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Is 3D really dead again or just resting?


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#21 Sean Cunningham

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Posted 16 January 2013 - 08:25 AM

3D BD numbers are likely misleading too.  I have neither a 3D capable BD player or TV but I have at least one or two 3D BD movies simply because that's what was there, or there was some extra (besides the 3D) that was offered on that version of the release and not the regular BD.  Packaging other extras is, if you want to look at disc marketing in a cynical way, a means to manipulate the up-sell and pad the numbers so that they look more statistically relevant than they might actually be.

 

I've never seen a 3D BD in action anywhere but a retail outlet and can't name a single person that I know with a 3D BD setup in their home. 

 

 

edit: also, the sales figures they're keeping track of aren't sales to individuals but sales to the distribution channels.  So, for instance, Sony knows how many of a title they've sold to resellers, which means they count discs that are still un-sold to customers, sitting on shelves, which might one day end up in the $6 clearance bin with twenty other copies at a single store.  These will still be considered "sold".


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#22 syzygys13

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Posted 17 January 2013 - 11:41 PM

Howdy, all. First post - thanks for bein' here. ;)

 

I own a 3D TV (http://reviews.cnet....7-34468431.html) and a 3D BD player. It's a passive 3D system, and yes, that means half lines, and yes, that means some aliasing. And this is where I get most of my 3D - not in the theater.

 

And you know what? I don't give a crap. If the movie's worth watching in 3D, it's worth watching in 3D. The aliasing ain't that bad, and the feeling of depth is real. My favorite example is "Thor." A great film? No. A lot of fun? Hell, yes. (And funny, too! Nobody ever talks about the funny.) And for me, the 3D brings me more into the story, into the action, than 2D does. There's a thrill in seeing the characters I care about (I'm kind of a Marvel sap from way back), in a 3D space. It makes it more real for me.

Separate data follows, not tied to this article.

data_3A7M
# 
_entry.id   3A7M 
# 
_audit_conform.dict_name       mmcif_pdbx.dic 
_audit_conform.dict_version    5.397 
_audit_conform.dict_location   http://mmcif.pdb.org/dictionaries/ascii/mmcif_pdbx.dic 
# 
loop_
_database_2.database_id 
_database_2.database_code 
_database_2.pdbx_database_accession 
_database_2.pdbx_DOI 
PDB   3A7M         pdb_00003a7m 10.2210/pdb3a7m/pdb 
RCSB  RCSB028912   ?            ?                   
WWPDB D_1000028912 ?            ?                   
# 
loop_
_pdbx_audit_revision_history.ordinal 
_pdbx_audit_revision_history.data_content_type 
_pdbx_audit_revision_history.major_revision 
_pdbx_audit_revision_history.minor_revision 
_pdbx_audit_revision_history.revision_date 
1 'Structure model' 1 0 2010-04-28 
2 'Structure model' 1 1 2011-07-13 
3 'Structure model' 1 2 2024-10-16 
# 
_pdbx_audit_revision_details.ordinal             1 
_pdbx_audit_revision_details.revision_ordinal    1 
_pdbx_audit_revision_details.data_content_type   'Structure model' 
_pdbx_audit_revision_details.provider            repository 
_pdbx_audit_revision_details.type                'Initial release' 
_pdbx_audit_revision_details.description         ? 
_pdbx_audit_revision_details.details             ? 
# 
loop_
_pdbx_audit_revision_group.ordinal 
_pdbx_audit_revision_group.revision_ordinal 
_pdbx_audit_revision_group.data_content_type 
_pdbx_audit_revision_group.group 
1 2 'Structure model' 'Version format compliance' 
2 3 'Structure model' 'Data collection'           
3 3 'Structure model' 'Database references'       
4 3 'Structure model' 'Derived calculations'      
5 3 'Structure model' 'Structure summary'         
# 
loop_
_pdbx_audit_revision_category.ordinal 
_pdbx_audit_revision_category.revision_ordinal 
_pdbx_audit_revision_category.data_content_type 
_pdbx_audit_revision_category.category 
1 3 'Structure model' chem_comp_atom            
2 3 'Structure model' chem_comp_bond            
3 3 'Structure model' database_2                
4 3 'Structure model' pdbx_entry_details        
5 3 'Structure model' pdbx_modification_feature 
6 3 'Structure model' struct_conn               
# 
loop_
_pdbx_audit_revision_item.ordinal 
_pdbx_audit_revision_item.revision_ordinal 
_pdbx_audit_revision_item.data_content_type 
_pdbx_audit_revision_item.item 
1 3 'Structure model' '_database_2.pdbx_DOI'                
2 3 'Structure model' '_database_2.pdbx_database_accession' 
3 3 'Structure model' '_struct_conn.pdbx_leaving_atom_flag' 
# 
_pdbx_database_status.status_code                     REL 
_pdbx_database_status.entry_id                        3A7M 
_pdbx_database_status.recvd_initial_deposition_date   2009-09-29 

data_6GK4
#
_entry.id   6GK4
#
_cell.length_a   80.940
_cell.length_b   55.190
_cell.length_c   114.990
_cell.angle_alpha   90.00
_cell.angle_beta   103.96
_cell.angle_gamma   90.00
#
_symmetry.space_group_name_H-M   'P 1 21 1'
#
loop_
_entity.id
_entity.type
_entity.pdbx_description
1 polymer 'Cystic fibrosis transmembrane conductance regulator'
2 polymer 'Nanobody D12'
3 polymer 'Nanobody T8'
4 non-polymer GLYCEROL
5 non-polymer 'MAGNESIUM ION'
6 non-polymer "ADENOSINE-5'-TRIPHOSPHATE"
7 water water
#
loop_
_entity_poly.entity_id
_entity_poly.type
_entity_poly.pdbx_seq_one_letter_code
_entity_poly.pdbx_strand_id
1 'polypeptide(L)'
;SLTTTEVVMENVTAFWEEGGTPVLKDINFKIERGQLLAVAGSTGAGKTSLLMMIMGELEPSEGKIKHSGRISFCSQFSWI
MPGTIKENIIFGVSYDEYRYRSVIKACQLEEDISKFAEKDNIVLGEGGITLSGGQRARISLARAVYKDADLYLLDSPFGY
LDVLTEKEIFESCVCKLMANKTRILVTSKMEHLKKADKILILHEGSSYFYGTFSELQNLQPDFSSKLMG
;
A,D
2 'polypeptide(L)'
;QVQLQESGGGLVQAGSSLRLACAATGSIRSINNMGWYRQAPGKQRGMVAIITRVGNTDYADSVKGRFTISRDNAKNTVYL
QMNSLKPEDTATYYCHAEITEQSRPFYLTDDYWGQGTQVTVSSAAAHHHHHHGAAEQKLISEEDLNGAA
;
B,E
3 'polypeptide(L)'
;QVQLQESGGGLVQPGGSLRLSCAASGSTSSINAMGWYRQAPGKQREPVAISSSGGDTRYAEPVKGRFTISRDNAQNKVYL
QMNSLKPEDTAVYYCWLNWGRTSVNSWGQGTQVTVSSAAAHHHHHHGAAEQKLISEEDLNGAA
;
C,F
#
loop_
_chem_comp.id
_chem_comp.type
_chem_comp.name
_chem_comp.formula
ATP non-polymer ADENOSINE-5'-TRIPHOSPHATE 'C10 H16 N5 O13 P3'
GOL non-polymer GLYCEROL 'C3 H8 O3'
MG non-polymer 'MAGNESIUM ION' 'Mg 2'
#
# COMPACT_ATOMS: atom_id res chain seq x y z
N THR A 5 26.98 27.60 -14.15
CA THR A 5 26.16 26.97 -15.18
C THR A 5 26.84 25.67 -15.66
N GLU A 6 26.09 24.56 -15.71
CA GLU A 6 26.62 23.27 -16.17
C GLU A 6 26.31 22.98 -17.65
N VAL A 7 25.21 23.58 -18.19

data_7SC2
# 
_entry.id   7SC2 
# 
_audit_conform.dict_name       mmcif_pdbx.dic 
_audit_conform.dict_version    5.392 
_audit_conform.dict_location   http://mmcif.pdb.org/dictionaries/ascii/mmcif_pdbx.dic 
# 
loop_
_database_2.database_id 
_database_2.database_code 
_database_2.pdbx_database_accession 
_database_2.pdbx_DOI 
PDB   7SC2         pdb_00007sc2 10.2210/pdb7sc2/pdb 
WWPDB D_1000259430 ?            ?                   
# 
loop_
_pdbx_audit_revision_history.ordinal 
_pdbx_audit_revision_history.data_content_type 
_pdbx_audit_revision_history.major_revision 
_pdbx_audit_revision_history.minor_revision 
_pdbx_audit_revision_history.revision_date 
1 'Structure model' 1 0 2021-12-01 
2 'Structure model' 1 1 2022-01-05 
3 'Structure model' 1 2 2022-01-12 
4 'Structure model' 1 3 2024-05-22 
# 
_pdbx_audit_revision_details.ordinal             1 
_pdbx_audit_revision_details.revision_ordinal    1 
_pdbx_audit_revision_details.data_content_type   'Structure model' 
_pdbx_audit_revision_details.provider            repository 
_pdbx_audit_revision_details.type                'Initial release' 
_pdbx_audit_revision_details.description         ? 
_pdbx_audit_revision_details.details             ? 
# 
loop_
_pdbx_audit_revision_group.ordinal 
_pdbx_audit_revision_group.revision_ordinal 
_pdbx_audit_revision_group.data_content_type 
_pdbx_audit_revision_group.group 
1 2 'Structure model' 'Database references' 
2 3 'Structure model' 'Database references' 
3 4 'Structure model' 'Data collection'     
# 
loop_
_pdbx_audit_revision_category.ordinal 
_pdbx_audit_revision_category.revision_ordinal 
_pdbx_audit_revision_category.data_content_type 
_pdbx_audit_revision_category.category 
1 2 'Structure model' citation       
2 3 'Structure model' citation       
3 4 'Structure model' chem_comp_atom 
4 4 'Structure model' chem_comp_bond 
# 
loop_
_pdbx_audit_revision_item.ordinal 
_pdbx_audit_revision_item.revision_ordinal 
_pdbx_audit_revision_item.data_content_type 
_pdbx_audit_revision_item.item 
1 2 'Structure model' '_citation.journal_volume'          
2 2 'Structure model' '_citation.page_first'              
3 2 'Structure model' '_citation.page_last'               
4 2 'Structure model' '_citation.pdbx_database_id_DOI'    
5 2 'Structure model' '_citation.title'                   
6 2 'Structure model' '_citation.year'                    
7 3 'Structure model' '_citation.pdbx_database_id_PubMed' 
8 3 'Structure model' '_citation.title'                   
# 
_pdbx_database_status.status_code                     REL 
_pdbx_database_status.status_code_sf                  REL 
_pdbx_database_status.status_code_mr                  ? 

I think another point that's worth noting is the difference between live action 3D and computer animated 3D. I've seen a noticeable difference in the quality of the 3D. The animated stuff is much more watchable, and I think that the 3D is better used in service of the story. (This is just a feeling at this point - haven't made a study of it.) I imagine this is because, since it's animated, the creators can put everything and everyone EXACTLY where they want them, when they want them, and at whatever angle. The amount of control is (I imagine, if we could calculate such things) exponentially greater.

 

Also, I notice one topic so far absent here, and if we're discussing 3D as a technology, and not just its uses for film, it should be brought up: 3D gaming. Now THAT is immature tech. I think it has most to do with the fact that the player is driving the experience, and it's just going too fast, and things are changing too quickly for the viewer to parse the 3D data. Spin around to roast that zombie - and there's no motion blur, you're looking at a wall, and then suddenly at an alleyway with the zombies running toward you - it's disorienting and obnoxious. And it's in gaming that I notice the aliasing more, and the loss of resolution. 

 

I'm a videographer for a living, so I know a thing or two, but I've never shot in 3D. For these purposes, I'm just a consumer who reeeeeeally likes his 3D TV. ;)

 

Thanks!



#23 Glenn Bonat

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Posted 19 February 2013 - 05:05 PM

Yes, Glenn, people tell me I don't know the first thing about economics. 3D pushed digitalization and saved the cinema. I appreciate that much. Sales of bluray discs show a growing percentage of 3D. I guess plastic toys of Wolverine offered at McDonald's also statistically do better.

I scanned the list of films about to be presented in 3D, and all I think is, w.hy isn't there anything new? I don't say this is a hundred percent junk list, but I'm not looking forward to any one of them either. And if I would, I wished it was 2D. I was very anxious to see Prometheus, for example, but I was deeply disappointed. A good film doesn't need 3D, a bad film in 3D is like a foul fish covered with ketchup.

Economically 3D may not yet be dead. What am I talking about? Nothing a stockholder could understand, so I give up.

I respectfully suggest you view martin scorsese's Hugo & Hitchcock's Dial M for Murder on 3D blu ray if you have the chance. I beleive the medium added quite a bit of atmosphere to both excellent films. Yes, they are fine films in 2D as well, but 3D did enhance these wonderful movies.






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